# Induction Proof: Proof of Strict Inequality involving Exponents of 3 in the Denominator.

I have been trying to do this problem by using induction but I became stuck halfway through:

Use induction to show that $$2\left(1+ \frac{1}{8} + \frac{1}{27} + \cdots + \frac{1}{n^3}\right) \lt 3 - \frac{1}{n^2}$$ for $n\geq 2$. Does the series $$\sum_{n=1}^{\infty}\frac{1}{n^3}$$ converge? Justify your conclusions.

So far I have this:

Base Case of Induction, $n=2$ \begin{align*} \frac{1}{n^3} &\lt 3- \frac{1}{n^2}\\ \frac{1}{8} &\lt 3 - \frac{1}{4}\\ \frac{1}{8} &\lt \frac{11}{4} \end{align*}

Induction Step: Assume true for some $k \geq 2 :$ $$2\left(1+ \frac{1}{8} + \frac{1}{27} + \cdots + \frac{1}{k^3}\right) \lt 3 - \frac{1}{k^2}$$

Show true with $n= k+1$ $$2 + 4 + \frac{2}{27} + \cdots + \frac{2}{k^3} + \frac{2}{(k+1)^3} \lt 3-\frac{1}{(k+1)^2}.$$

From there, I have no idea what to do.

I was planning to have $$3 - \frac{1}{k^2} + \frac{2}{(k+1)^3} \lt 3 - \frac{1}{(k+1)^2}$$ but I feel like it won't work since $$2\left(1 + \frac{1}{8} + \frac{1}{27}+\cdots+\frac{1}{k^3}\right)$$ does not equal $$3 - \frac{1}{k^2}.$$

## 4 Answers

Hint $\$ It is simple to prove by induction that an increasing function remains $\ge$ its initial value, i.e. that $\rm\ f(n+1) \ge f(n)\:$ for $\rm\:n\ge 2\:$ $\:\Rightarrow\:$ $\rm\:f(n) \ge f(2)\:$ for $\rm n\ge 2$.

Now apply that to $\rm\:f(n) =$ RHS $-$ LHS of your inequality, which is increasing since

$$\rm f(n+1) - f(n)\: =\ \frac{3\:n+1}{n^2 (n+1)^3} > 0\ \ \ for\ \ \ n\ge 2\qquad \bf QED$$

Remark $\$ It's worth mention that this may be viewed as prototypical example of telescopy. Indeed, viewing $\rm\:f(n)\:$ as the sum of its first differences $\rm\:f(n) = f(2) + \sum_{k=2}^{n-1} (f(k+1)-f(k)),\:$ the proof reduces to a trivial induction that a sum is $> 0\:$ if each summand is. In a similar way one may exploit telescopy to simplify many inductive proofs to trivial inductions (e.g. the trivial induction that $\rm 1^n = 1$). For many examples of this technique see my prior posts on telescopy.

• @Downvoters: if something is not clear, please feel free to ask questions. – Bill Dubuque Mar 30 '12 at 23:51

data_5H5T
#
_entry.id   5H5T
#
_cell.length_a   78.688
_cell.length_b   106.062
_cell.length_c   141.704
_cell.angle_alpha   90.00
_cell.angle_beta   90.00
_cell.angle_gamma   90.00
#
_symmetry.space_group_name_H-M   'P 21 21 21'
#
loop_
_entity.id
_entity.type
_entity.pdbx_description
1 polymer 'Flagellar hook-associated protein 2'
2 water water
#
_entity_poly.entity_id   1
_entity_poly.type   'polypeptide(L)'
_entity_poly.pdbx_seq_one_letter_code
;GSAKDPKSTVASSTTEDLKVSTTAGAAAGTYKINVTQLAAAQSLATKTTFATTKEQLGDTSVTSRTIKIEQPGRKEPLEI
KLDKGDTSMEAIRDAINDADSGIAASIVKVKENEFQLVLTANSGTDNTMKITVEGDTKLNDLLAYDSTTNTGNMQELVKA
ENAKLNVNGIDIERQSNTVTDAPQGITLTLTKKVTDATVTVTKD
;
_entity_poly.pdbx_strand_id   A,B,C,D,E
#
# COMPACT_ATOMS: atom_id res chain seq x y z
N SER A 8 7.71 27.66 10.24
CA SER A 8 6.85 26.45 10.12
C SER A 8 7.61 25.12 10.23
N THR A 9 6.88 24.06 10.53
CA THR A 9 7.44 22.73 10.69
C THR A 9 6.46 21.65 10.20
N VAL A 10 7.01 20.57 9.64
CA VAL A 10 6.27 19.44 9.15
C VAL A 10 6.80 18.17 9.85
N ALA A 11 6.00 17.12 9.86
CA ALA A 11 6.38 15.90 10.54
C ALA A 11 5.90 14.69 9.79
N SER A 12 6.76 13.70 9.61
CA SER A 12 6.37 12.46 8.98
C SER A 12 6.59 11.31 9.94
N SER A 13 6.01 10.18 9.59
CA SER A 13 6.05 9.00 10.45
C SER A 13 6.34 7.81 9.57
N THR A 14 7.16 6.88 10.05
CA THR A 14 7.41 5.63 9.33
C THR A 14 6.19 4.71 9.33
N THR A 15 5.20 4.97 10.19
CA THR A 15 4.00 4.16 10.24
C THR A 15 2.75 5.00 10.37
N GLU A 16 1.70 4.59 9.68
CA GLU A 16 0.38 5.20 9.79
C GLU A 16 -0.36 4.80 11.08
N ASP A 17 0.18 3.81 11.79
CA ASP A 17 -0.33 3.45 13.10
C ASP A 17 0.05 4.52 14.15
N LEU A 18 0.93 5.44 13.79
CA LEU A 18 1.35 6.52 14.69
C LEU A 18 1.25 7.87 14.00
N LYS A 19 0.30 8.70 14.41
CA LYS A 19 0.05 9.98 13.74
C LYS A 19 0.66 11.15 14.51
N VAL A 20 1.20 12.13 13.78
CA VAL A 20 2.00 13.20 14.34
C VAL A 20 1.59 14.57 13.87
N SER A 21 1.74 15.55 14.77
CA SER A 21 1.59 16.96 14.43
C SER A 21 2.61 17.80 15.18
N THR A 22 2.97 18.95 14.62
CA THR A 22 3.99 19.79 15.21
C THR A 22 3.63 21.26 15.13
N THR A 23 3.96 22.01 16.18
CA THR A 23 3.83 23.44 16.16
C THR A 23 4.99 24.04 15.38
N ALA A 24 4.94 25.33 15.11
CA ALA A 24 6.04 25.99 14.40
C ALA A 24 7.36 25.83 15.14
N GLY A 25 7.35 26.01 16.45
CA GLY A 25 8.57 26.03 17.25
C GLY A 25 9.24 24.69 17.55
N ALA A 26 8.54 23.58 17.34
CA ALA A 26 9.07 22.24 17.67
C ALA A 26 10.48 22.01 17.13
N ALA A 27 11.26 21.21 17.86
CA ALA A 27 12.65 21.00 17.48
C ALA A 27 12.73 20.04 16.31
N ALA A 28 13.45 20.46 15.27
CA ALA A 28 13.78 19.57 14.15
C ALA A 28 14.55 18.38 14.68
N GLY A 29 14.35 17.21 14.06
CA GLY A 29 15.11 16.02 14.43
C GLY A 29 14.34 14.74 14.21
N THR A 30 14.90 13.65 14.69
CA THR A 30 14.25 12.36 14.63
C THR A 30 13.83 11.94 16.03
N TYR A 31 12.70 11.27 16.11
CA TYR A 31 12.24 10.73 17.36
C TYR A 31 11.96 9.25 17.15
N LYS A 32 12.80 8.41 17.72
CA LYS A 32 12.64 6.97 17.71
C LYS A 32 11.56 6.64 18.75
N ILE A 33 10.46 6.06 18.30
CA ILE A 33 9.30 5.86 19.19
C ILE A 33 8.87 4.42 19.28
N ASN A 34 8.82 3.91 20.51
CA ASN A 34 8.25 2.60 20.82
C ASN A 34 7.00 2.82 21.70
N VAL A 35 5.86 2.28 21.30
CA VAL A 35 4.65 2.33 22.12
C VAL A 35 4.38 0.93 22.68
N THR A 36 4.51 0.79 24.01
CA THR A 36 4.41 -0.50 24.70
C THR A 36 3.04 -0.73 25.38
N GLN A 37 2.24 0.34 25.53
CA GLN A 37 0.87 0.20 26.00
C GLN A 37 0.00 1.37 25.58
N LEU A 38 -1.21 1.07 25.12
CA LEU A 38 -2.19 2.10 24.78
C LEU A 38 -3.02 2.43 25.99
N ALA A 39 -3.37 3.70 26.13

When you go from

$$2\left(1+ \frac{1}{8} + \frac{1}{27} + \cdots + \frac{1}{k^3}\right) \lt 3 - \frac{1}{k^2}\tag{1}$$

to

$$2\left(1+ \frac{1}{8} + \frac{1}{27} + \cdots + \frac{1}{k^3}+\frac1{(k+1)^3}\right) \lt 3 - \frac{1}{(k+1)^2}\;,\tag{2}$$

the righthand side increases by

$$\left(3-\frac1{(k+1)^2}\right)-\left(3-\frac1{k^2}\right)=\frac1{k^2}-\frac1{(k+1)^2}\;,$$

while the lefthand side increases by $\dfrac2{(k+1)^3}$. If you can show that $$\frac2{(k+1)^3}\le\frac1{k^2}-\frac1{(k+1)^2}\;,\tag{3}$$ you’ve shown that $(1)$ implies $(2)$, which is your induction step; do you see why?

Now $(3)$ can by multiplied through by $k^2(k+1)^3$ to yield the equivalent inequality $$2k^2\le (k+1)^3-k^2(k+1)\;,$$ which in turn simplifies to $0\le 3k+1$. This is certainly true for $k\ge 2$, and it’s equivalent to $(3)$, so $(3)$ is true for $k\ge 2$, and your induction step is done.

For the second part of the question, note that the $n$-th partial sum of the infinite series is $$\sum_{k=1}^n\frac1{k^3}\;,$$ and from the first part of the question you know that $$2\sum_{k=1}^n\frac1{k^3}<3-\frac1{n^2}\;,$$ so $$\sum_{k=1}^n\frac1{k^3}<\frac32-\frac1{2n^2}\;.$$ Thus, the partial sums form an increasing sequence bounded above by ... what? And what can you conclude from that about the convergence of the infinite series?

It doesn't matter that the sum does not equal $3- \frac{1}{k^3}$. What matters is that the sum is less than $3 - \frac{1}{k^3}$.

We have: $$2\left(1+ \frac{1}{8} + \frac{1}{27} + \cdots + \frac{1}{k^3}\right) \lt 3 - \frac{1}{k^2}.$$ Adding $\frac{2}{(k+1)^3}$ to both sides does not change the inequality, so we have $$2\left(1+ \frac{1}{8} + \frac{1}{27} + \cdots + \frac{1}{k^3}\right) + \frac{2}{(k+1)^3} \lt 3 - \frac{1}{k^2} + \frac{2}{(k+1)^3}.$$ The left hand side is the quantity you want.

With the right hand side, we have $$\frac{1}{k^2}\gt \frac{1}{(k+1)^2},$$ so $$-\frac{1}{k^2} \lt -\frac{1}{(k+1)^2},$$ hence $$\frac{2}{(k+1)^3} - \frac{1}{k^2} \lt \frac{2}{(k+1)^3} - \frac{1}{(k+1)^2} = \frac{1}{(k+1)^2},$$ so $$3 - \frac{1}{k^2}+\frac{2}{(k+1)^3} \lt 3 - \frac{1}{(k+1)^2}.$$ And since $a\lt b$ and $b\lt c$ implies $a\lt c$, then...

For the last part of the question, note that the quantity on the left hand side is twice the $n$th partial sum of $$\sum_{n=2}^{\infty} \frac{1}{n^3}.$$ So you should be able to conclude that the partial sums of $$\sum_{n=1}^{\infty}\frac{1}{n^3}$$ are bounded above; since all terms are positive, that means that...

Your sum converges to $$\sum_{n=1}^\infty \frac{1}{n^3} = \zeta(3),$$ because the series $\sum_{n=1}^\infty \frac1{n^{1+\varepsilon}}$ (cf. Riemann zeta function) converges for every ε > 0, because $$\int_1^M\frac1{x^{1+\varepsilon}}\,dx =-\frac1{\varepsilon x^\varepsilon}\biggr|_1^M= \frac1\varepsilon\Bigl(1-\frac1{M^\varepsilon}\Bigr) \le\frac1\varepsilon \quad\text{for all }M\ge1.$$

• This really doesn’t answer the question. – Brian M. Scott Mar 29 '12 at 22:01